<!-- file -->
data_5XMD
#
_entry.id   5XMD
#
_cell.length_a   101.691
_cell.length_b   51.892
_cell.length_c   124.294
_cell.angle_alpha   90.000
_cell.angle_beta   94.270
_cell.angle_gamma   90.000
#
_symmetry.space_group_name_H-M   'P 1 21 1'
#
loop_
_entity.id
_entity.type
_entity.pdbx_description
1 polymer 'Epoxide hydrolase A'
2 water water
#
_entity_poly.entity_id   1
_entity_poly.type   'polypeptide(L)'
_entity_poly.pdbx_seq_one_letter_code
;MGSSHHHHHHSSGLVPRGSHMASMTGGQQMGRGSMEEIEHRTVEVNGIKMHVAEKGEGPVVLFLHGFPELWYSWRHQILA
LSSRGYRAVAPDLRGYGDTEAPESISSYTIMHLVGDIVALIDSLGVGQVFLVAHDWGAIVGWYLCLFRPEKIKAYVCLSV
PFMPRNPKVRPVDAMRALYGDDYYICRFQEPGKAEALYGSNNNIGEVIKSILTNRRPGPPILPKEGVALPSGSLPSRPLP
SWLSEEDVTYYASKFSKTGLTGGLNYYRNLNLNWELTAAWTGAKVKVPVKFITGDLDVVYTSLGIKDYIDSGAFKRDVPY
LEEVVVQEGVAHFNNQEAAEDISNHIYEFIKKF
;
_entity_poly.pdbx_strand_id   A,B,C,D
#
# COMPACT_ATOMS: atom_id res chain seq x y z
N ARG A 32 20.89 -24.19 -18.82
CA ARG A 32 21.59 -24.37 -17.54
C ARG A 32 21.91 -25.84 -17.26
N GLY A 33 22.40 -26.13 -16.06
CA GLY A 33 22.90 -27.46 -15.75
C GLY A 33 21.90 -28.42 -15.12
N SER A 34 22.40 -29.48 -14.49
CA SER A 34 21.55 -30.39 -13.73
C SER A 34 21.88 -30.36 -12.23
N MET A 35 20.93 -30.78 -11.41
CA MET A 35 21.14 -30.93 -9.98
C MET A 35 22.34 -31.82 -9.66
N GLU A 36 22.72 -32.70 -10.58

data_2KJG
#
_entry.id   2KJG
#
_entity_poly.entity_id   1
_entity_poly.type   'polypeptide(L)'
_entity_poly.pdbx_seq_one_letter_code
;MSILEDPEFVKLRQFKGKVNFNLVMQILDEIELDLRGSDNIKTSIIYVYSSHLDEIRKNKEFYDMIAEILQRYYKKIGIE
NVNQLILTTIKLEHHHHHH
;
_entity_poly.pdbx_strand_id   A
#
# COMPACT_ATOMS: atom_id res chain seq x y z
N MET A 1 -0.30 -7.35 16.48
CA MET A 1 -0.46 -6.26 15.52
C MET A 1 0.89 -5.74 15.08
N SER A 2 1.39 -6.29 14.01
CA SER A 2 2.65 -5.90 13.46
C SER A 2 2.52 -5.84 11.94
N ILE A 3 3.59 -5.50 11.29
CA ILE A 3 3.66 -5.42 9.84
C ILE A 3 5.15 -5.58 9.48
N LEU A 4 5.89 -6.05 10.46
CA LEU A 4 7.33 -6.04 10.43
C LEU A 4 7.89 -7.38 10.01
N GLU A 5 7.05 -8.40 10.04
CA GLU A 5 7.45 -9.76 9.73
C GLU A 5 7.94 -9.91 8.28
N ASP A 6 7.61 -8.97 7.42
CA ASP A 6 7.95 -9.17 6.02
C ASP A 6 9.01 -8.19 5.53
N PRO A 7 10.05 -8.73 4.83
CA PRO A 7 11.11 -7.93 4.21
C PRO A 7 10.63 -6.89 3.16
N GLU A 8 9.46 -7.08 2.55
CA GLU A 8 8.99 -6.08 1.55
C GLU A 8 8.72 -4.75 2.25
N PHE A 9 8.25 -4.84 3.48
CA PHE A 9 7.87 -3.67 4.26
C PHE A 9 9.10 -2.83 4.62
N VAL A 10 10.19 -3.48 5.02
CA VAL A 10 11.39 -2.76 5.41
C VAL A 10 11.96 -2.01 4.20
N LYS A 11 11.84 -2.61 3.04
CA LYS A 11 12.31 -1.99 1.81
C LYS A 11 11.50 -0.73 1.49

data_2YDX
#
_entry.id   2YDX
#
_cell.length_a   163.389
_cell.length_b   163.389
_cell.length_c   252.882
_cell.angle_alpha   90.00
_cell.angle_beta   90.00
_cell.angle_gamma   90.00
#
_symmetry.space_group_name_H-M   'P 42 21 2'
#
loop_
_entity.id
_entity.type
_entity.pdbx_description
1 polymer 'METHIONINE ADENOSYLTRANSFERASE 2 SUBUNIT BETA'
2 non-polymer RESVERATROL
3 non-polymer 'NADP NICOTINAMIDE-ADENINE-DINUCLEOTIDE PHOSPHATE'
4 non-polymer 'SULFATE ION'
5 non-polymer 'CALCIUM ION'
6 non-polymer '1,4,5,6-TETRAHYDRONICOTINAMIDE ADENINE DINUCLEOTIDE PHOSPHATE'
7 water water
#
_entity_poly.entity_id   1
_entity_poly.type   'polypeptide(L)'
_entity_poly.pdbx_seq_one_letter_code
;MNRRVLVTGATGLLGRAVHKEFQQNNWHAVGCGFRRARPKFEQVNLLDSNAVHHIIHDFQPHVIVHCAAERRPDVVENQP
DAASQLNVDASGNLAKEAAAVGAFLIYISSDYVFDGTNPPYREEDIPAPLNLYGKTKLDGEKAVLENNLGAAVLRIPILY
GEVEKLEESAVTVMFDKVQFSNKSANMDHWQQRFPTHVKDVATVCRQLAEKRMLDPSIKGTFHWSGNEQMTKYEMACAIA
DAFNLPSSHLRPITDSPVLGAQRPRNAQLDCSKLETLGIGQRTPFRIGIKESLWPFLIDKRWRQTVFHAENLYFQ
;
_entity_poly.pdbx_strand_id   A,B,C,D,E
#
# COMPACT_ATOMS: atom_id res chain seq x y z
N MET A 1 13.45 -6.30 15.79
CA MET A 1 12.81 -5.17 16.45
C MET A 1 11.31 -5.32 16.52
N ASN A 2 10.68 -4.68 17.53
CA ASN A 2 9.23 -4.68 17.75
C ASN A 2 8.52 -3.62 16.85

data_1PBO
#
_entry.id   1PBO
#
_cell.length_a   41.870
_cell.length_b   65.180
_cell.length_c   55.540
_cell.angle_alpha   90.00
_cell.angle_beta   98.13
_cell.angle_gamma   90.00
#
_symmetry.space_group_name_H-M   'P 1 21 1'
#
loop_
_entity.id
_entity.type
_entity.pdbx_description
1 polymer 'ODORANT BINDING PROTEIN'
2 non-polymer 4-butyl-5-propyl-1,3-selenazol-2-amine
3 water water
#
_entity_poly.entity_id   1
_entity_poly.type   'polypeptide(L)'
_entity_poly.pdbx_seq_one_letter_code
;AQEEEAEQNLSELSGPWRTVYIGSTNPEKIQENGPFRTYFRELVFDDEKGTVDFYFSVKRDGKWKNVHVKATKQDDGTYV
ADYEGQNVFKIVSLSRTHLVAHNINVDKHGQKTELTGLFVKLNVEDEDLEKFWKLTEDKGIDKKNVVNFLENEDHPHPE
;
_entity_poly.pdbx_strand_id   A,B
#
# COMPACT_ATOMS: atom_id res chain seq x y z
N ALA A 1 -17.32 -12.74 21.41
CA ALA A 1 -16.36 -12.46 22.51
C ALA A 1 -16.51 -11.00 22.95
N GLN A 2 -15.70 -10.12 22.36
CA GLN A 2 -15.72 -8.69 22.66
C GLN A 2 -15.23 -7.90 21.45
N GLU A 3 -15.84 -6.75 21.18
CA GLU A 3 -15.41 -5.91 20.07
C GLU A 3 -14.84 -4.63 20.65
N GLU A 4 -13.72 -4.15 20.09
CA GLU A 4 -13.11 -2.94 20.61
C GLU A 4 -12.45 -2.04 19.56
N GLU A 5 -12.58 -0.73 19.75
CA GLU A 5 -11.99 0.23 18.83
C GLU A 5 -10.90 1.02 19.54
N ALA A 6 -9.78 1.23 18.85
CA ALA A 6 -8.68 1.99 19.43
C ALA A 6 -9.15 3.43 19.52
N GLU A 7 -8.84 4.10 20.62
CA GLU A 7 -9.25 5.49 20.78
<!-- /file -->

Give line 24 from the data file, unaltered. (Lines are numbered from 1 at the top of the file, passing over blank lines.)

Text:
;MGSSHHHHHHSSGLVPRGSHMASMTGGQQMGRGSMEEIEHRTVEVNGIKMHVAEKGEGPVVLFLHGFPELWYSWRHQILA